You may have heard of Marsy’s Law, which was designed to protect the identities of crime victims. But in South Dakota, a highway patrol officer is using the law to keep his name from being released after shooting a suspect, according to Reason. The law, first enacted in California, is supposed to prevent the release of public records that could be used to “locate or harass the victim or the victim’s family.” Marsy’s Law has since spread to Illinois, Ohio, Montana, North Dakota and South Dakota. However, the American Civil Liberties Union has been critical of the law because of how it can be used. Read more about the controversy surrounding Marsy’s Law at Reason.
CULLMAN COUNTY, Ala. – Today, people who were jailed simply because they could not afford bail in Cullman County, Alabama, won a significant victory when a federal court judge ruled that the practice of jailing those who cannot pay is unconstitutional. The judge entered a preliminary injunction order that prohibits Cullman County from continuing to discriminate against the poor through its bail system. This follows a memorandum opinion entered last week explaining why the county’s practices were illegal. As the Court explained, “Cullman County’s discriminatory bail practices deprive indigent criminal defendants in Cullman County of equal protection of the law” and its justifications for using a bail schedule are “illusory and conspicuously arbitrary.”
This preliminary injunction will remain in effect while the lawsuit challenging the practice is fully resolved and permanent relief is ordered.
The lawsuit was brought by the Southern Poverty Law Center, Civil Rights Corps, the American Civil Liberties Union and the American Civil Liberties Union of Alabama on behalf of Bradley Hester, who was held on a $1,000 bond he could not afford. The organizations jointly issued the following statements:
Statement from Sam Brooke, deputy legal director, the Southern Poverty Law Center:
“Today was a big win for all Cullman County residents because no longer will the county be allowed to treat residents with means differently than those without in our criminal justice system. Jails are not meant to warehouse people who have not been convicted of a crime, particularly where, as here, the rich are able to buy their freedom and impoverished people are left to languish in jail. This form of wealth-based discrimination that keeps people in jail just because they cannot afford their freedom is unconstitutional. We will continue to fight to eliminate wealth-based justice.”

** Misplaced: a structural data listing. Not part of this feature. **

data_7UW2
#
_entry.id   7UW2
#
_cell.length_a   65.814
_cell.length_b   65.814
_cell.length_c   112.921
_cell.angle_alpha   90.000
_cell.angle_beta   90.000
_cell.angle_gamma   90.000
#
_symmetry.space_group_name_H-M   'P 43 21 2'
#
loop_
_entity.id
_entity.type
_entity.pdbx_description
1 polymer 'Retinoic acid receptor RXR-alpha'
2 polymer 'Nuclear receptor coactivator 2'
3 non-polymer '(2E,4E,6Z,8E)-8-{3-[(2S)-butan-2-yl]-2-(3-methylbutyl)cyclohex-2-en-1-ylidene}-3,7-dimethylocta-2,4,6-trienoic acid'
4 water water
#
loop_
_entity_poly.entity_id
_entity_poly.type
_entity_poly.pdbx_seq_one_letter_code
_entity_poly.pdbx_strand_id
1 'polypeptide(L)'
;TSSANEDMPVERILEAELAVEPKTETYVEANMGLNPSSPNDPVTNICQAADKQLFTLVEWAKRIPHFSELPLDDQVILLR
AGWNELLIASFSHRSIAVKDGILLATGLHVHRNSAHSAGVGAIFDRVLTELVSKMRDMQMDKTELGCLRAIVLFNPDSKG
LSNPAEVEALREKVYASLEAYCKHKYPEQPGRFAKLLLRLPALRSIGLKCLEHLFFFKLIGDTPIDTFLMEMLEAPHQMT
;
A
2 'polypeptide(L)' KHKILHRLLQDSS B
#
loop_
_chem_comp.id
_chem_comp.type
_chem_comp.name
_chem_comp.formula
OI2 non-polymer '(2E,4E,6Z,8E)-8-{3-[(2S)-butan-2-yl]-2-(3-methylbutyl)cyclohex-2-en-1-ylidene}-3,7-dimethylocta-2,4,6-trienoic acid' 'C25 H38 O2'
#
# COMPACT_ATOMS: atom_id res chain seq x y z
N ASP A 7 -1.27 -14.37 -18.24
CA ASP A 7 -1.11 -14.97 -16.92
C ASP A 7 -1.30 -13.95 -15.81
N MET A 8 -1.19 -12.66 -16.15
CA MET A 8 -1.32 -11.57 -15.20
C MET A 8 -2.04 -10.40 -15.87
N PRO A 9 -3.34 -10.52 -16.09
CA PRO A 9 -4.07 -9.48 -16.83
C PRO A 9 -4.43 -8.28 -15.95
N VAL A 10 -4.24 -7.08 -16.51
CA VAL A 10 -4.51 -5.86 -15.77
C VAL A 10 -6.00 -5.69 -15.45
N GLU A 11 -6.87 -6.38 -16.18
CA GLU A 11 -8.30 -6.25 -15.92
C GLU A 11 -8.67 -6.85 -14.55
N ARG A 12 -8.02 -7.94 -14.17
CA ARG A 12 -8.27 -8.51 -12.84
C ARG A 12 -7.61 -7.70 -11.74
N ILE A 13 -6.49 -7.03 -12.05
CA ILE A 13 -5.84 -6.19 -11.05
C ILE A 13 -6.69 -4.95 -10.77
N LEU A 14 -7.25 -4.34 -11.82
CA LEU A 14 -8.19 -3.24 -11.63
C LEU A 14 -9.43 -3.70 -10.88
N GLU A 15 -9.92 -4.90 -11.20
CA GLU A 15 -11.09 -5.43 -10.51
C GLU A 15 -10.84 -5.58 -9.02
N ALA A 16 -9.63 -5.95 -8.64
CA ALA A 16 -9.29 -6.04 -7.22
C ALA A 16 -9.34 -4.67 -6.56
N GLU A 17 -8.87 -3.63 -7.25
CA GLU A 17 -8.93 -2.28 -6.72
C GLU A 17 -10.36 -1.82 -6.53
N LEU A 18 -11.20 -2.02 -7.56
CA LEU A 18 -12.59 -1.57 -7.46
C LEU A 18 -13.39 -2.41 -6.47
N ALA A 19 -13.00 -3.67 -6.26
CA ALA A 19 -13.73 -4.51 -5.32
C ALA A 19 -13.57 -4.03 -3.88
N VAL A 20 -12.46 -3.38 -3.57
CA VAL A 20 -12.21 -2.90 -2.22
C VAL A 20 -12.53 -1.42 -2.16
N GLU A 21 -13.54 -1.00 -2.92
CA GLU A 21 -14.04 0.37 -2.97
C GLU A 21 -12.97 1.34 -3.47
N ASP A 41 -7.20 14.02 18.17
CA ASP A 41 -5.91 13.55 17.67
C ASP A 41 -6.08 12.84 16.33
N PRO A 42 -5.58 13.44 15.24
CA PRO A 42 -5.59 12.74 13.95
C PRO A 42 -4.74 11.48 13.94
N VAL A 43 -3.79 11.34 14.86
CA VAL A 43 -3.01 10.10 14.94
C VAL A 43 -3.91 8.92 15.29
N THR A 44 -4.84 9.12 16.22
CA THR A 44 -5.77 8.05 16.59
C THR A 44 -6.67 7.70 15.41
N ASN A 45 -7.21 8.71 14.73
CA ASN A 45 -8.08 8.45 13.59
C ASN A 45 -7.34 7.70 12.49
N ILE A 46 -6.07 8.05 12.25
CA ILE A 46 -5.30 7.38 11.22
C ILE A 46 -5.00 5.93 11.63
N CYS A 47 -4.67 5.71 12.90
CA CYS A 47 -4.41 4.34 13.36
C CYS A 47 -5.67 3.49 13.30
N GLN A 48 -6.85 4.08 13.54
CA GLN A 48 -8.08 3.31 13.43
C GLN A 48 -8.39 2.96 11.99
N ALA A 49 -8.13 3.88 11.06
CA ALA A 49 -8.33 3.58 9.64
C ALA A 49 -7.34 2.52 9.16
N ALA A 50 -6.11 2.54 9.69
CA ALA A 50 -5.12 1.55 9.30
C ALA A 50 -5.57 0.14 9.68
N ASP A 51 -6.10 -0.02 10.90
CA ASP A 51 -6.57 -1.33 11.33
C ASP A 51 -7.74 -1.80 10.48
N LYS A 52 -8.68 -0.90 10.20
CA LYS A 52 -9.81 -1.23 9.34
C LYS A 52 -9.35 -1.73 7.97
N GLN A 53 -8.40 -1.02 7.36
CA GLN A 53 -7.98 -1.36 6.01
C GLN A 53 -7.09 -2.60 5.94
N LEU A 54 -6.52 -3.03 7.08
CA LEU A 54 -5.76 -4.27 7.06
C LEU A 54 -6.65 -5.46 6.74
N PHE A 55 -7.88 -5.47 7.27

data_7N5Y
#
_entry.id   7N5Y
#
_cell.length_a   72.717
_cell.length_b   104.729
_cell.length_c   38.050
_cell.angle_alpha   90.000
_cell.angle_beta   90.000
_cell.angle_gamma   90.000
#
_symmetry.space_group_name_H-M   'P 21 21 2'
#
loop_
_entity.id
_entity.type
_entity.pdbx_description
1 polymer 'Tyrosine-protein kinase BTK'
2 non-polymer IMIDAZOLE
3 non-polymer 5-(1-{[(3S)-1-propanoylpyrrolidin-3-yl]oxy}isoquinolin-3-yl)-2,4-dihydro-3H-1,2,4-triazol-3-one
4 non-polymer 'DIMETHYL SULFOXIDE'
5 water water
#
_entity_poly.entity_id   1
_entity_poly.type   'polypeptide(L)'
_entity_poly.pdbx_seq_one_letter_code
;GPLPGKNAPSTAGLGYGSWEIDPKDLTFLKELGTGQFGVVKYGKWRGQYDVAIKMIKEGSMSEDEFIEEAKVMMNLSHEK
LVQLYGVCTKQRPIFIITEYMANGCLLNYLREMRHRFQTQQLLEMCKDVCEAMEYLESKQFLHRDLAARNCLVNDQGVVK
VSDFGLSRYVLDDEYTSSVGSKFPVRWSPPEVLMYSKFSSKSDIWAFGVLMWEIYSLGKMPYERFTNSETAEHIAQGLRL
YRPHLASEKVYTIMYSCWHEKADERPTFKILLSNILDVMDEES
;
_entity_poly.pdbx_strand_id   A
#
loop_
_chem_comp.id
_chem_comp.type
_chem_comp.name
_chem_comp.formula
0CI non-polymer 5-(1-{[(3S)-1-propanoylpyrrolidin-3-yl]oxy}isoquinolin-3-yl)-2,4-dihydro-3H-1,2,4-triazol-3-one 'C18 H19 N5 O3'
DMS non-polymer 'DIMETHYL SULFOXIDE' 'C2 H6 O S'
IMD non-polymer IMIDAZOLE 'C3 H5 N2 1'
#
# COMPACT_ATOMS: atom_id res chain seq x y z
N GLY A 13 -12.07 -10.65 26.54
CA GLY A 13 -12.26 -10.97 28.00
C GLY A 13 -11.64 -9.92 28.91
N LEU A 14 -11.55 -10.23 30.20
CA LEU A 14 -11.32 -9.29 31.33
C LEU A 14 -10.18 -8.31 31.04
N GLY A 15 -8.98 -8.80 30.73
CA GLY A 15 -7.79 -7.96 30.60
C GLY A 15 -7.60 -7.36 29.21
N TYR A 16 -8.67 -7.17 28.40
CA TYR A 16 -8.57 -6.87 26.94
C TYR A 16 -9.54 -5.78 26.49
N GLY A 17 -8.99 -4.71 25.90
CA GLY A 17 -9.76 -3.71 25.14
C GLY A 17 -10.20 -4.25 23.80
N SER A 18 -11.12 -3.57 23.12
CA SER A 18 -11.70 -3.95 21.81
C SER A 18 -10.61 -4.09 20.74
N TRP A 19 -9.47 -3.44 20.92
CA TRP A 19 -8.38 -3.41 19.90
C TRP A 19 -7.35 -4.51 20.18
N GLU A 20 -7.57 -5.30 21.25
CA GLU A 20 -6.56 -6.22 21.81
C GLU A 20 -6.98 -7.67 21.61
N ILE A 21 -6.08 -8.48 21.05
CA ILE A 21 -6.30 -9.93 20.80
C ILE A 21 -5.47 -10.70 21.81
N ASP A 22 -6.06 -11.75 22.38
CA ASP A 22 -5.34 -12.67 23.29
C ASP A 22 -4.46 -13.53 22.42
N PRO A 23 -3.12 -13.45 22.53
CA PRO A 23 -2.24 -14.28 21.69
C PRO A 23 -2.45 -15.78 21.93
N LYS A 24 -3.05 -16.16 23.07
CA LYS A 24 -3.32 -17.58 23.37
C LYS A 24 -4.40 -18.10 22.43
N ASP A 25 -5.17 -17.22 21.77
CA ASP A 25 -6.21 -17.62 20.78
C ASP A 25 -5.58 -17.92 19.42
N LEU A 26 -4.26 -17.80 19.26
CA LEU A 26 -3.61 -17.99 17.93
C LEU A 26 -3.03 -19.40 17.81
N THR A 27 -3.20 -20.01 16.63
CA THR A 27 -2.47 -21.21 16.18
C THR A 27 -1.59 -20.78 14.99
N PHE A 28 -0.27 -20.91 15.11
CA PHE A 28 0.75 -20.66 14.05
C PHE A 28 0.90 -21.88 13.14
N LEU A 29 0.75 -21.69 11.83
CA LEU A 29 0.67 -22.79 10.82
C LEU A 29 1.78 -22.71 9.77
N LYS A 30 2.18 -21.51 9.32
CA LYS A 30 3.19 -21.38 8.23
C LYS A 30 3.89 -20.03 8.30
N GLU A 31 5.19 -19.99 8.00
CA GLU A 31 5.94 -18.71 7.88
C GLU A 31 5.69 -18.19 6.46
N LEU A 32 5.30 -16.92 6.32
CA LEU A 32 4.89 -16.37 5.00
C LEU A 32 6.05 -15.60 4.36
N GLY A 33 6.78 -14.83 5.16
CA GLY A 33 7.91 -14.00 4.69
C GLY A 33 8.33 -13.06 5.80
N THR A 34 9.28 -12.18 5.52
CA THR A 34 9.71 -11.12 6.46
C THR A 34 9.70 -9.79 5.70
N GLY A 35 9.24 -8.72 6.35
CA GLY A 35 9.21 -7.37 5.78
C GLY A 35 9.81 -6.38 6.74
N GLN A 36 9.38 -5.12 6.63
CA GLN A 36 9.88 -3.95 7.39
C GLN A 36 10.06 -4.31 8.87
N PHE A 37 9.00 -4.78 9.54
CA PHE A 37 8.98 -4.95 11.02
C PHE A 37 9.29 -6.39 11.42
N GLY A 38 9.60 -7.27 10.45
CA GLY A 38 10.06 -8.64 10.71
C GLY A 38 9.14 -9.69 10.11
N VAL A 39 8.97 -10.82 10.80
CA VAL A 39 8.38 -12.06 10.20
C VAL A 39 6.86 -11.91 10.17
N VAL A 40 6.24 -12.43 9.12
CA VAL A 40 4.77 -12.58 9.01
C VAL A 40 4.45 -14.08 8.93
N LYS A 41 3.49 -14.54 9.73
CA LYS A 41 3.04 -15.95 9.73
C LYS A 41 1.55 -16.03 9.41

Statement from Katherine Hubbard, attorney, Civil Rights Corps:
“Reforms are underway. Most municipal courts in Alabama have already moved away from money bail. Today’s decision affirms that progress, and encourages more, recognizing that our district and circuit courts still have a long way to go.
“We look forward to working with the county officials to ensure their new practices comply with the preliminary injunction order, and we will continue our litigation against Cullman County until permanent relief is implemented. We hope other courts will take notice and end these abuses in their own jurisdictions without waiting for a lawsuit to force the issue.”
Statement from Brock Boone, staff attorney, ACLU of Alabama:
“The federal court’s decision today acknowledges what policy makers, advocates, and state courts across the country are recognizing: that locking people up simply based on poverty is unacceptable, and that a just bail system must provide robust protections to ensure that those presumed innocent are released pretrial, while only the most severe cases will require detention.
“Cullman County is in many ways typical of courts across Alabama. Far too often, its bail system results in people being locked away pretrial simply because they could not pay. Courts throughout Alabama, and the country, are setting bail above what people can pay, without any protections to ensure that this draconian penalty is used only when absolutely necessary.”
Learn more about the fight to end wealth-based pretrial detention here.
The American Civil Liberties Union, the ACLU Foundation of Southern California, and the law firm of Munger, Tolles & Olson LLP today filed a lawsuit against Orange County District Attorney Tony Rackauckas and Orange County Sheriff Sandra Hutchens, whose departments conducted a secret jailhouse informant operation in violation of the U.S. Constitution, California Constitution, and California state laws.
For more than thirty years, the departments have recruited and placed informants in jail cells with defendants, paying and rewarding informants with sentence reductions for extracting incriminating information from the defendants without their lawyers present. Some informants use threats of violence, including threats of murder, to coerce confessions and other information.